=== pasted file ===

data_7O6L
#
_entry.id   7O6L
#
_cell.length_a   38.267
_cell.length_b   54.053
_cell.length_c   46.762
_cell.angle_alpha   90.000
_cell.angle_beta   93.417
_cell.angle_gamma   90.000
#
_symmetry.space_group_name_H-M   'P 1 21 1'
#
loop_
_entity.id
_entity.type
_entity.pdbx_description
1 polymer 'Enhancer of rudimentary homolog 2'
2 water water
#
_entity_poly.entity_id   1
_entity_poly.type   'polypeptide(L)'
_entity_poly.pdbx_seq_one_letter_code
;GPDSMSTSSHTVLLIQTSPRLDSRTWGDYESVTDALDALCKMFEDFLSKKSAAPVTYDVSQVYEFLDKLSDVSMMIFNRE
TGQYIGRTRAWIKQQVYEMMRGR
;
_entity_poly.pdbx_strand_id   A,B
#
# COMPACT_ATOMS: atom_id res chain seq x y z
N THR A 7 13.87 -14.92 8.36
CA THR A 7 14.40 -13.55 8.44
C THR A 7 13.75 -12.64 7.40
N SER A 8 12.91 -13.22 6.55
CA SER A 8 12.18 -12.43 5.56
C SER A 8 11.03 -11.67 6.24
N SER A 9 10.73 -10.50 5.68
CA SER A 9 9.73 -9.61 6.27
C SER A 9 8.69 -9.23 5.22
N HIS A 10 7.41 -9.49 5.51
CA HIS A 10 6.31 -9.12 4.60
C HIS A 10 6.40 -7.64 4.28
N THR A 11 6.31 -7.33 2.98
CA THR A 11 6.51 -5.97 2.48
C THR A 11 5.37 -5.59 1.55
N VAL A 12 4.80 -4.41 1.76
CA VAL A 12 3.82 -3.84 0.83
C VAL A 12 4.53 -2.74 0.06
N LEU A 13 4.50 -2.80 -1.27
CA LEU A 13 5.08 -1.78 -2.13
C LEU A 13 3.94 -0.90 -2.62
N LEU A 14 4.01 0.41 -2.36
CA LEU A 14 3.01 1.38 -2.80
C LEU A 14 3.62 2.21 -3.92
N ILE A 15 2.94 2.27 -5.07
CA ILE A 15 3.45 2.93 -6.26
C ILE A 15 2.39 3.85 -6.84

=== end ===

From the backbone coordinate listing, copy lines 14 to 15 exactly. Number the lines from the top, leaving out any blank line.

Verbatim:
loop_
_entity.id